The Locavore

By Jane Marion

Photography by Scott Suchman

Illustrations by JORDAN AMY LEE

The Tastemakers

The Tastemakers: Spike Gjerde

The most influential movers and shakers on Charm City's Hospitality scene.

By Jane Marion

n 1991, with more chutzpah than experience, Spike Gjerde and his brother, Charlie, became Baltimore’s hot shots, opening their eponymous Spike & Charlie’s in Mt. Vernon. To source the products, Gjerde would visit local farmers markets and fill his car with Maryland-grown fruit and “bags and bags bursting with greens,” he says. It was an act unheard of at a time when most chefs relied almost exclusively on corporate food purveyors. The restaurant, and others after it—Jr., Vespa, Atlantic, Joy America Café—often met as much struggle as they did success. And though he didn’t realize it then, Gjerde had something of a vision while working at Joy America, located inside the American Visionary Art Museum.

“I was holding a mango in the walk-in refrigerator,” he recalls. “I knew nothing about the point of origin, who grew it, or under what conditions. And I held that in contrast to this amazing peach that I had just eaten from Dave Reid’s orchard in Gettysburg.”

That epiphany would become a reality in 2006, when developer Bill Struever approached Gjerde and his then-wife, Amy, about opening a restaurant in a 19th-century machine shop in Woodberry. They agreed, boldly going where no restaurateurs had gone before—not only by opening in a middle-of-nowhere neighborhood, but with a daring new menu mission. “The vision was to buy what we could from local farmers and wipe away everything else,” Gjerde says.

With the opening of Woodberry Kitchen, farm-to-table dining became a part of the local lexicon. Woodberry was a revelation, putting money back into the pockets of local farmers, while also educating the public about the value of local sourcing. Where so many restaurants give lip service to sourcing seasonally or locally, Gjerde really lived it and was the first to pledge his absolute commitment to sourcing every ingredient from either Baltimore or the region. Of course, it was more than just a clever concept—the food was delicious too, allowing diners to truly understand the terroir of this great agricultural landscape. By 2015, Gjerde was named Best Chef: Mid-Atlantic by the James Beard Foundation.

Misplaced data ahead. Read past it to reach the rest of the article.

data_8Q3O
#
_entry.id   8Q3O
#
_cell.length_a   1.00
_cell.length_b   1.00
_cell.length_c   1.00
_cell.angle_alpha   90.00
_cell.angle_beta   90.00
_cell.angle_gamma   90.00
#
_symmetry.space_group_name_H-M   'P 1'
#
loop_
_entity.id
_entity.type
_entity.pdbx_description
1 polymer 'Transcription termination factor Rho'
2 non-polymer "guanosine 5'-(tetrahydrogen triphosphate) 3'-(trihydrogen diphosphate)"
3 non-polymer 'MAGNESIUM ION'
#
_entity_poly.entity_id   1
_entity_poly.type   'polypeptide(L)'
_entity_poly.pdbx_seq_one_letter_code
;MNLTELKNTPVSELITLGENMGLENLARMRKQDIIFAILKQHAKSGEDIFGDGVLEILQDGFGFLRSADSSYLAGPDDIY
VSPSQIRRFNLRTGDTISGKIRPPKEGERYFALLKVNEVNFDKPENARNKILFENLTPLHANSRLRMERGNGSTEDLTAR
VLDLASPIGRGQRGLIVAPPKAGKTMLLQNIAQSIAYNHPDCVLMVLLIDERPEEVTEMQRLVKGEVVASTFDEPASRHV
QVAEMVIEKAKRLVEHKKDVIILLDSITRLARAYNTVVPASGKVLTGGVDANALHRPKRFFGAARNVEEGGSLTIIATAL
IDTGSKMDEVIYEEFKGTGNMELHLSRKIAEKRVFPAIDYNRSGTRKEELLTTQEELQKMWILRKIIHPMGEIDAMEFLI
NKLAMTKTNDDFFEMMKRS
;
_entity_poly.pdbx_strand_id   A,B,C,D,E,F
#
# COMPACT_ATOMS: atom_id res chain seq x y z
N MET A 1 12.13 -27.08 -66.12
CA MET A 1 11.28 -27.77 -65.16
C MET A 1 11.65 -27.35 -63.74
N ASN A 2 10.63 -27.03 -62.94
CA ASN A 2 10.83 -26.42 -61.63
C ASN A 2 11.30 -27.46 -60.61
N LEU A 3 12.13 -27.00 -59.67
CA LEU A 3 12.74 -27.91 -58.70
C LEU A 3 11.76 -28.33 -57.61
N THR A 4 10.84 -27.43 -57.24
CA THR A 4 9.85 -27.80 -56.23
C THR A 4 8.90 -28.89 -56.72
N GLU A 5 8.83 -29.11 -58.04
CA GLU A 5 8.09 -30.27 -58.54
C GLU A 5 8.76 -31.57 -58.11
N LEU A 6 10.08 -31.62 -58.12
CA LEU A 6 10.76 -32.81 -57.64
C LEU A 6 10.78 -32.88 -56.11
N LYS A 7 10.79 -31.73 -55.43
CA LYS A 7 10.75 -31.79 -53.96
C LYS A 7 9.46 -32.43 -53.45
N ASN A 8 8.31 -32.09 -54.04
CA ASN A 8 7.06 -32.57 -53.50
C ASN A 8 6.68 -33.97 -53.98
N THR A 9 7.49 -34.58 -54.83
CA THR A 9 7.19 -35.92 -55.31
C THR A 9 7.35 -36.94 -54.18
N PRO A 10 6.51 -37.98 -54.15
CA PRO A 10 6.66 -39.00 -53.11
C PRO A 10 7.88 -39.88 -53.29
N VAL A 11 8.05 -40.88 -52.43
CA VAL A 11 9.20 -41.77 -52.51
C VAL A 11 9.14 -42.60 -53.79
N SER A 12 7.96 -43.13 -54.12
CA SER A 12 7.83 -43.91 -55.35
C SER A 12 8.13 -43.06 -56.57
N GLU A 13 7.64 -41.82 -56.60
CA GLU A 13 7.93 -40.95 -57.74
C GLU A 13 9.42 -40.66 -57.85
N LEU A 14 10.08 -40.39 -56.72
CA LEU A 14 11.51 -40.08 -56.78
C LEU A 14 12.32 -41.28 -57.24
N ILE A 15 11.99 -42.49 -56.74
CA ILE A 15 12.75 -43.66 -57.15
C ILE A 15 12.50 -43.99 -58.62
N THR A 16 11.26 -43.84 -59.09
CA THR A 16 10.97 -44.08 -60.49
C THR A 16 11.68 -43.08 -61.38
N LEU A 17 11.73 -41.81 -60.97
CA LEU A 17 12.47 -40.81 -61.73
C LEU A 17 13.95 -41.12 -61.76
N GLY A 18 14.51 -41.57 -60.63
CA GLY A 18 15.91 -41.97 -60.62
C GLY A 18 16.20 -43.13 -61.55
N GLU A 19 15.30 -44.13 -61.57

One lesser-known part of Woodberry’s legacy is how many one-time staffers now run locally minded businesses of their own, inspired by the chef’s clarion calling. Those include Dylan Salmon of Dylan’s Oyster Cellar, George Marsh of Heritage Smokehouse, and Russell Trimmer of Motzi Bread. “Woodberry was a lab, a training and a testing ground,” says Gjerde, “where we challenged ourselves and each other.”

And yet, for all its groundbreaking success, the concept was no longer viable in the new economy. Even so, you can’t keep a visionary down. The still-boyish Gjerde, now 61, closed the restaurant, then reopened it as a rustic 28-ish-seat rendition now known as Woodberry Tavern, with a catering venue in what was once the main dining room. The chef, who keeps his Beard medal in his knife box, has stayed the course, still focusing on products from our region and honoring Maryland’s culinary heritage with dishes like fried chicken and oyster pie.

With this new iteration, Gjerde is just happy to be back at it—and still serving food for thought. “The seed that was planted at Joy America still thrives here,” he says. “We don’t need giant corporations to feed us. That’s the point of Woodberry, trying to answer that question about how we feed ourselves, and how we live within a community that includes growers and makers. It always starts with an ingredient. You need to know what’s in front of you.”

The Torchbearers

David & Tonya

The Showmen

Alex & Eric Smith

The Sober Ambassador

Ashish Alfred

The Community Activists

Mera Kitchen

The Crab Queen

Nancy Devine

The Team Players

Steve Chu &
Ephrem Abebe

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